Day 1 Severe Weather Outlook

Valid 061300Z – 071200Z


Scattered severe thunderstorms are possible across the northern
Plains late this afternoon and evening, particularly across parts of
the central/eastern Dakotas and eastern Nebraska, where a few storms
may become capable of producing very large hail and strong wind

Little change is expected to the CONUS subset of the large-scale
pattern in mid/upper levels, with a western anticyclone/ridge and
eastern trough persisting. However, the gradual breakdown process
of that western ridging will begin during this period, and continue
for several more days. Minor height falls are expected over the
northern/central parts of the Rockies and Plains, as a
northern-stream cyclone digs southeastward and grows across northern
MB. A tightened height gradient is expected in northwesterly flow
from the Canadian Rockies to the mid/upper Mississippi Valley, with
several mostly low-amplitude/embedded shortwaves and vorticity
maxima. Farther east, a convectively enhanced shortwave trough is
apparent in moisture-channel imagery from southern Lake Michigan
over parts of IL and eastern MO, and is forecast to pivot eastward
across IN, southern Lower MI, and much of OH through 00Z.

At the surface, a wavy frontal zone was analyzed from the
Mid-Atlantic across the southern Appalachians, then northeastward
over the lower Great Lakes to lower MI and southern WI, through a
weak low near LSE, then arching across southeastern IA, southeastern
through north-central NE and central SD, to another low near MBG.
The western part of this boundary should shift slowly northeastward
as a warm front over eastern NE/SD today. A separate cold front —
initially analyzed from south-central SK to near the MT/AB border —
is forecast to move to northeastern/central ND by around 00Z. This
boundary will merge with or overtake a pre-existing trough/low
moving eastward from MT. By 12Z the front should extend from
northern MN to central/western SD and northern WY. Ahead of that
front, heating and strong mixing of the boundary layer should foster
the formation of a sharpening moisture gradient and effective
dryline over western parts of the Dakotas and NE Panhandle through
this afternoon.

…North-central Plains…
Thunderstorms are expected to develop mid/late this afternoon over
portions of ND and northern SD, growing in coverage and intensity
while moving southeastward. Within the first few hours of the
convective cycle, supercells will be possible, offering the threat
of large hail, sporadic severe gusts, and perhaps a tornado. Very
large-destructive hail is possible, given the favorable shear and
deep-layer thermodynamic environment. Activity will be supported by
1. Low-level convergence near the low and front, and
2. A narrow, north/south-aligned corridor of favorable boundary-
layer theta-e west and southwest of the front and east of the lee

An axis of 2000-3000 J/kg MLCAPE should develop by mid/late
afternoon from central/north-central NE across central/north-central
SD, amidst 45-50 kt effective-shear magnitudes supporting supercell
potential. Though near-surface winds will be modest, favorable
low-level shear also is evident in forecast soundings.

Upscale growth and MCS aggregation appears possible into the
overnight across eastern parts of SD and NE, with activity moving
astride the instability/moisture gradient related to the low-level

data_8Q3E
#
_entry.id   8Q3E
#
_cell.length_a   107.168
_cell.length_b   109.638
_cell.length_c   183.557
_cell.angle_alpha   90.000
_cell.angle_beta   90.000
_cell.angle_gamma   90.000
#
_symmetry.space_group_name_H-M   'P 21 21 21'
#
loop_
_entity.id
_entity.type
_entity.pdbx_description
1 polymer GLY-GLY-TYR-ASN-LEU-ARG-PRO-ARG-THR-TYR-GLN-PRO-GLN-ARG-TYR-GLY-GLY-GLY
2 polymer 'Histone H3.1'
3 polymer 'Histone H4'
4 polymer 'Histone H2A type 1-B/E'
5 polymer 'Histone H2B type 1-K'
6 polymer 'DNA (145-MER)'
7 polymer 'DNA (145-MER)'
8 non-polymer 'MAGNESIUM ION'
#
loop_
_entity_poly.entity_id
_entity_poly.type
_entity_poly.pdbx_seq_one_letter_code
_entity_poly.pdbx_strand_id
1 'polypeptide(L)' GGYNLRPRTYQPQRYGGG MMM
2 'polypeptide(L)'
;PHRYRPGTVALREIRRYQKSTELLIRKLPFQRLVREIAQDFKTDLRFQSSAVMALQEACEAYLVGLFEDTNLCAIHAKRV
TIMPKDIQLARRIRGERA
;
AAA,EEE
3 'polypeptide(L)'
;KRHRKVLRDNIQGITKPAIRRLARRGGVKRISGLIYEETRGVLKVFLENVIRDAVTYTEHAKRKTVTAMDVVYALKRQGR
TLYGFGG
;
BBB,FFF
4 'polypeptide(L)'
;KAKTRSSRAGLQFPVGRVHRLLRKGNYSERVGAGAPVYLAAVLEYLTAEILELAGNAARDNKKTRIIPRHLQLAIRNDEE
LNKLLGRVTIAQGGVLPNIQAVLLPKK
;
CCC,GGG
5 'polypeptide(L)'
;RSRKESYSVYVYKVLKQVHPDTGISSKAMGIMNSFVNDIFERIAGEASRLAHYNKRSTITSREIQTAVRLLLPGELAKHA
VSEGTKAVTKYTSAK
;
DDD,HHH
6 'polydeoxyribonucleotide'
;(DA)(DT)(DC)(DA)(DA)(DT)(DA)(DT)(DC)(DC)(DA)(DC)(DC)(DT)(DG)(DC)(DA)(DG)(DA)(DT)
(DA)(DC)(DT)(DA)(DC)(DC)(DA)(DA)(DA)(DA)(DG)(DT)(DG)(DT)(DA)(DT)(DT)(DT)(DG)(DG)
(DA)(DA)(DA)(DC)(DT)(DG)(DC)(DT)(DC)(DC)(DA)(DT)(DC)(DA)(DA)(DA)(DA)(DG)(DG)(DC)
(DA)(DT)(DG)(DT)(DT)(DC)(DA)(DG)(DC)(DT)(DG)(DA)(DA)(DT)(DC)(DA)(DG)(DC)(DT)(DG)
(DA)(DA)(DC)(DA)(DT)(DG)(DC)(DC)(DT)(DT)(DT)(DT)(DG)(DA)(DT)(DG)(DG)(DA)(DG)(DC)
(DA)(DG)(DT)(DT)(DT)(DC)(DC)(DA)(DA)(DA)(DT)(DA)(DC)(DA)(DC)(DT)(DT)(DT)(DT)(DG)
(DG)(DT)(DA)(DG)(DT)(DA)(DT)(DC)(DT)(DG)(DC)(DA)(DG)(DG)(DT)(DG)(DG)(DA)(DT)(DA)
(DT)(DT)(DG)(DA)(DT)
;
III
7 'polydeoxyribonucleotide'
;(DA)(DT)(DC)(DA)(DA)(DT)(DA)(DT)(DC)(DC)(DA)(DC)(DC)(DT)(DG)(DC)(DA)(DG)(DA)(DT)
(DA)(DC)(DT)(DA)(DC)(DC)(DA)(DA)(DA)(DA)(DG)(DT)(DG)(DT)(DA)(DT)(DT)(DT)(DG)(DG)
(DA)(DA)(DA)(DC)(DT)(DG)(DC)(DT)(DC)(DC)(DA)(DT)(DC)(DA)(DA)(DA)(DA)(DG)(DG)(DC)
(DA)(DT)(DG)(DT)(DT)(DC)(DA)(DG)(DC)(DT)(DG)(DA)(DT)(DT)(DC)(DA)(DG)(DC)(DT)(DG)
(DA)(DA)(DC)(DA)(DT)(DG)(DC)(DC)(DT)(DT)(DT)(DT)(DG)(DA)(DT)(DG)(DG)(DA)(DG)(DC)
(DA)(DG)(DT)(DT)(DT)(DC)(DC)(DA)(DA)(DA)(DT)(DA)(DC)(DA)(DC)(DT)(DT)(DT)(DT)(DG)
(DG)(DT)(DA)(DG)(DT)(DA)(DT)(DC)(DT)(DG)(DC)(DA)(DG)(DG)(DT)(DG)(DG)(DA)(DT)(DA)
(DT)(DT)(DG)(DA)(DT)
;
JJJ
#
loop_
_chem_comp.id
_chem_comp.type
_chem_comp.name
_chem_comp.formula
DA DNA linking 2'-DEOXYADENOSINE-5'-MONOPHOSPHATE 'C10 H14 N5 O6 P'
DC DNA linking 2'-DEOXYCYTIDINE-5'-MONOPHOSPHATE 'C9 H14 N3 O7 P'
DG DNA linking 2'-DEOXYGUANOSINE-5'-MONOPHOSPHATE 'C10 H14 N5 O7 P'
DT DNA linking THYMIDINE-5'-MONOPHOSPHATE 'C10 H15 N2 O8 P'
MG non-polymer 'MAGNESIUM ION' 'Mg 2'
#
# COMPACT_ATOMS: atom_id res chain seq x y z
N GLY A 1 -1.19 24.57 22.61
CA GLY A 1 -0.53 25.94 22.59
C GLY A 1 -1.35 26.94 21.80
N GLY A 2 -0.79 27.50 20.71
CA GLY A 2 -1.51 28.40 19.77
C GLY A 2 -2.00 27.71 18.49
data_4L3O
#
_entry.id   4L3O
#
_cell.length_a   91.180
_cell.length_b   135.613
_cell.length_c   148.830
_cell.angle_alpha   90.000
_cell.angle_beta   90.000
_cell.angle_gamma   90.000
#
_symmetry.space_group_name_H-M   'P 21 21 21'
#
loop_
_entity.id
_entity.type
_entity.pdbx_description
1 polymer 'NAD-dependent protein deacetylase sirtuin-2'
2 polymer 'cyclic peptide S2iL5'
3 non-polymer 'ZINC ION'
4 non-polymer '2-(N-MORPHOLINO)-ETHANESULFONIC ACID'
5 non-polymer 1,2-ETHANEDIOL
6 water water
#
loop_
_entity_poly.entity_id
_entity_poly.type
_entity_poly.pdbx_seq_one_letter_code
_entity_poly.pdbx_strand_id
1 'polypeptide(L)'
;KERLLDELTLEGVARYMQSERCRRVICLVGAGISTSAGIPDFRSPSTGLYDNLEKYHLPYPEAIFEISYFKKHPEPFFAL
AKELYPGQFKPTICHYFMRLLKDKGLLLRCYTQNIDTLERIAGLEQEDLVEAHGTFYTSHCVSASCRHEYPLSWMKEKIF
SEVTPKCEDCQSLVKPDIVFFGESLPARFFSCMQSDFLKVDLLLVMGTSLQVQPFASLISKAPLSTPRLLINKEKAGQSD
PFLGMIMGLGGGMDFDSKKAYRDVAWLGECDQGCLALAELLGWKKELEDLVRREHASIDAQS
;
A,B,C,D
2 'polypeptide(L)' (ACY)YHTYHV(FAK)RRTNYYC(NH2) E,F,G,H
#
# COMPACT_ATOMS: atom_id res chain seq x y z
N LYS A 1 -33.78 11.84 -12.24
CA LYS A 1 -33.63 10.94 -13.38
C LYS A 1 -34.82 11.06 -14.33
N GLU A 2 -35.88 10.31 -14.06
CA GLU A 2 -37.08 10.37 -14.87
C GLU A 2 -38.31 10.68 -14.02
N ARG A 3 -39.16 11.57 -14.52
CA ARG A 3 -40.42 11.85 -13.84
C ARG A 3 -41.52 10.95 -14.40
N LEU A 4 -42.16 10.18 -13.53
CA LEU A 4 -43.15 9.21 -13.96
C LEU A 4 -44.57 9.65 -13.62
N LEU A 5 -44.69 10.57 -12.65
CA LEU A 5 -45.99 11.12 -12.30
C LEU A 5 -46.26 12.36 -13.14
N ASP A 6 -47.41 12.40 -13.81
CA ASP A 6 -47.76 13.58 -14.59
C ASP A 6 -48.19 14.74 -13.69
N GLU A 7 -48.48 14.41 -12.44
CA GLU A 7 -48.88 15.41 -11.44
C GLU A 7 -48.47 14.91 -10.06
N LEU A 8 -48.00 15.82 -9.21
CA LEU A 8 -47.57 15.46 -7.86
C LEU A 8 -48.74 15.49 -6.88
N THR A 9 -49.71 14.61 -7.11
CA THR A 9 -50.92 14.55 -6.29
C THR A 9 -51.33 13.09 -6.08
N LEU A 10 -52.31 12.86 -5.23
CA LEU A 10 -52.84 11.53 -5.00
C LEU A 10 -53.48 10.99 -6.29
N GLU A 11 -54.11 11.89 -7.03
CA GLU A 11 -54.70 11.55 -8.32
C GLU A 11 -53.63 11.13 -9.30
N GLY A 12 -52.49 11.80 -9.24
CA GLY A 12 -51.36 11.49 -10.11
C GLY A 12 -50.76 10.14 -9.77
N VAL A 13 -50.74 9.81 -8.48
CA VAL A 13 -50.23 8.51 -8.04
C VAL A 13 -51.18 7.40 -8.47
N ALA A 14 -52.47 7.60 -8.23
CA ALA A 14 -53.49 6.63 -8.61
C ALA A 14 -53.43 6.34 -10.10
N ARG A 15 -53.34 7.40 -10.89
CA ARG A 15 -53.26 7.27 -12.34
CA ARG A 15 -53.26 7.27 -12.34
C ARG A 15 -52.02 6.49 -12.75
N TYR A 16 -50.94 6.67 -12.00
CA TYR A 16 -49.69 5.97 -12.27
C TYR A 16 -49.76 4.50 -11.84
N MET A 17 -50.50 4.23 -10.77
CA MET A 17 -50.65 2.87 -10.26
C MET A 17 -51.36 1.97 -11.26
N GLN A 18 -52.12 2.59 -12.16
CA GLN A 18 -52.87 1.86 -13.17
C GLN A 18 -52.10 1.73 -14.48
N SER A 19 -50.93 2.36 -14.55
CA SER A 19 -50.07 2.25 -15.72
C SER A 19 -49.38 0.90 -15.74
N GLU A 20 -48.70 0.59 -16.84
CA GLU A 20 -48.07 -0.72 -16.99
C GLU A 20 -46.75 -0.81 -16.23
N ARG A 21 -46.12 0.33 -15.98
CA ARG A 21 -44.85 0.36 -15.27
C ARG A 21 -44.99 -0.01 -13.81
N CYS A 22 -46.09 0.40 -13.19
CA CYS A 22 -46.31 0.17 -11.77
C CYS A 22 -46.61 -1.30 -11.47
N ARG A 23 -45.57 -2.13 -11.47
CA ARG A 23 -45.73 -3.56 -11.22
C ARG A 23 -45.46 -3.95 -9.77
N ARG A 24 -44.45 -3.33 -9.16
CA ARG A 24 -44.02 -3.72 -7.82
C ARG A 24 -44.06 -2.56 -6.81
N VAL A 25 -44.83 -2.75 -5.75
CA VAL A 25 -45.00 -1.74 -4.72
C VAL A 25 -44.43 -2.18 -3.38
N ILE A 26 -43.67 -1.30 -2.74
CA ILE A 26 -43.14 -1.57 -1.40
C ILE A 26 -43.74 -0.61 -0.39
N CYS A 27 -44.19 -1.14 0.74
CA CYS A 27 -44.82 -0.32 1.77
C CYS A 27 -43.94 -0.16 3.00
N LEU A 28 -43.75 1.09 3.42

baroclinic zone. Such a complex would transition to a wind-dominant
severe threat with isolated hail, the main questions at this
juncture being transitional timing, along with most-probable path
characteristics such as length, width and specific axial track. If
these uncertainties become better-resolved via 12Z and later
guidance and mesoscale trends, additional/larger outlook
probabilities may be inserted accordingly.

…Ohio Valley to southern Great Lakes…
Widely scattered to scattered thunderstorms are expected to develop
across the outlook area this afternoon into early evening, near the
frontal zone and amidst subtle lift/destabilization provided by the
mid/upper-level shortwave perturbation. Areas of sustained heating,
away from any persistent cloud cover from this morning, should
combine with moisture evident in 60s F surface dew points to remove
MLCINH and increase buoyancy through the afternoon. Buoyancy will
vary with both those smaller-scale variations in diabatic heating
and a general northeastward decrease in mid/upper-level lapse rates
with distance from the EML. Peak preconvective MLCAPE should range
from around 2500-3000 J/kg over southeastern MO, where deep-layer
forcing will be weakest, to 1000-1500 J/kg in northeastern parts of
the outlook area. Though favorably strong anvil-level/upper-venting
flow will exist, modest low/midlevel winds will limit vertical
shear, and modes should remain predominantly multicellular. A
well-mixed subcloud layer will support the potential for
strong/isolated severe gusts region-wide.

…Northern MT…
Widely scattered thunderstorms should develop over the higher
terrain of southwestern AB, in a post-frontal/upslope regime
featuring northeasterly surface winds, moist advection and a small
area of favorable diurnal destabilization. Convection will move
southeastward toward the U.S. border and may not dissipate before
crossing it this evening. Most guidance reasonably still indicates
that any thunderstorms moving from this regime into northern MT will
be past peak intensity and coverage, encountering a boundary layer
that will be stabilizing with time and southeastward extent. As
such, most, if not all, severe potential with this activity should
remain over Canada. For now, will refrain from adding a sliver of
5%/marginal unconditional probabilities, though the situation will
continue to be monitored for evidence that some of the convection
would still offer a hail/wind risk into MT.

..Edwards/Broyles.. 08/06/2019


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